Please welcome today’s guest writer, Jerry Grieser. Jerry graduated in 2016 with a degree in economics and now works as a consultant at an exhibit design company in Grand Rapids.
“Would you rather be a tree or a cloud?”
The question was one which we tend to use to easily ascribe simple psychological traits to ourselves. Clearly if I’m a tree, I value connectedness, rootedness, and the ability to grow where I’m planted. And if I’m a cloud, I value change, the ability to adapt to my surroundings, and I would be someone who is free-spirited.
In a past life, I would have said that I would rather be a cloud. I would be thinking of the person who I wanted to be and was certain I could become. Of course I would rather be a cloud. I wanted to be someone who was flexible, open to change, and had the ability to go out and conquer the world. A tree was decidedly none of those things. I didn’t want to be someone who was inflexible and stuck in place.
Now I know myself a little better and am comfortable owning up to the fact that I would rather be a tree. Still, there was a little hesitation in my voice when I answered. I was worried that by having that answer, the other person would quickly see the “negative” aspects of being a tree, just as I did. Because, of course, I still wanted to be seen as a free spirit and someone open to change. To my relief, the other person said that they would rather be a tree, as well.
The more I thought about this question, the more I thought about the benefits of being a tree and why I identified so clearly with it. Trees are, in fact, great representatives of many things we should value and those which will serve us throughout life. Ritual, interconnectedness, and symbiosis with ecosystems, to name a few.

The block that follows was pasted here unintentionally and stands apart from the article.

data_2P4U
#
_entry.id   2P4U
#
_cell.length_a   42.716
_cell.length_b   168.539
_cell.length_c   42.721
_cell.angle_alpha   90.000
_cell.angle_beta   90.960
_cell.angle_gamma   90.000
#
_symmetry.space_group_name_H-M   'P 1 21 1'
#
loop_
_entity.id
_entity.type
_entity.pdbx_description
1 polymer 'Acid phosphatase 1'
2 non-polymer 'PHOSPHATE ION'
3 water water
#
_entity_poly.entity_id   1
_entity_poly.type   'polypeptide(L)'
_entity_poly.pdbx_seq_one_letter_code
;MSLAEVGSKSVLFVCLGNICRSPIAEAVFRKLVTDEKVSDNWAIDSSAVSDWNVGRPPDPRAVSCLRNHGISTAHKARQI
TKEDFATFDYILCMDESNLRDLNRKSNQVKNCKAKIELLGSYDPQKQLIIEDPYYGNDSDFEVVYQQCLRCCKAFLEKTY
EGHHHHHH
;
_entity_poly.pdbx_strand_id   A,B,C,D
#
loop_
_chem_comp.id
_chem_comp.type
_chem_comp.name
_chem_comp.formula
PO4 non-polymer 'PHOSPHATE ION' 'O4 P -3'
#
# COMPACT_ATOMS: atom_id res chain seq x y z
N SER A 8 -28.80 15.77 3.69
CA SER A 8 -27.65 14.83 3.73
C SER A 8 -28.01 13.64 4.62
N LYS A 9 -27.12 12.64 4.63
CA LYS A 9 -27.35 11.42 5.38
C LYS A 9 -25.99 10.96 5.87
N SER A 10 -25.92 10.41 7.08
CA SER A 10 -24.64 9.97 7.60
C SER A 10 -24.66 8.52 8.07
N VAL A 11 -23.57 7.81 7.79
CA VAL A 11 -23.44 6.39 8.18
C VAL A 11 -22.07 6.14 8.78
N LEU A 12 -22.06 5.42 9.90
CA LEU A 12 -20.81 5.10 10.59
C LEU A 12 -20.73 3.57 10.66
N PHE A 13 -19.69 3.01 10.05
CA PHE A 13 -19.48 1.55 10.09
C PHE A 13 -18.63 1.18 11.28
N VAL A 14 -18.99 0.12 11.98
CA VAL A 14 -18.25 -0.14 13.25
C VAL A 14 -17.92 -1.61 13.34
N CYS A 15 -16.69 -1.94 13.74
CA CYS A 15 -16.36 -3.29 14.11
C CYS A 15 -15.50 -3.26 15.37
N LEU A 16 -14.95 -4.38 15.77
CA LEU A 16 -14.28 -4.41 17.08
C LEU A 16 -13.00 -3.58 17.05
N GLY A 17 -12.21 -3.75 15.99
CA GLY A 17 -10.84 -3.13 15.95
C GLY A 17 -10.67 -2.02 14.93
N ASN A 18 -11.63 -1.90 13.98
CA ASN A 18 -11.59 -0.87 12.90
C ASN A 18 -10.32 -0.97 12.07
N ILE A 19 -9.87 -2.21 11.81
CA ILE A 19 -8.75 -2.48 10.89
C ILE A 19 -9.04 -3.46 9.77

Just as trees grow and hibernate with every passing season, humans have rituals to mark the passing of time and significant events. The sustaining beauty of ritual can be seen in our daily acts. We make a cup of coffee every morning and drink it while reading the morning news. We go to a dance class the same day every week. We go to church and sing the doxology every week. All these simple rituals become powerful over time and grant us a sense of place and peacefulness in life.
Trees are also interconnected with each other through intertwining root systems, and they have some sort of “spatial awareness” called crown shyness. In some tree species, the crowns of fully-grown trees don’t touch each other, which creates a tree canopy with channels running throughout. Our desire to connect and form tight bonds with other people is one of our basest drives and most instinctual desires.
Trees also become the keystone species in their ecosystem and connect with a myriad of other ecosystems. Humans obviously impact every corner of the natural world and we need to take great care in our responsibility for stewarding the planet.
After thinking about those and other commonalities I saw in trees and in humans, I decided I was much more comfortable and happy that I was a tree rather than a cloud. It’s also made me realize that I’m one small step closer to understanding the importance of being present and connected in the place I am today. And I certainly have time to learn some things from those free-spirited cloud people.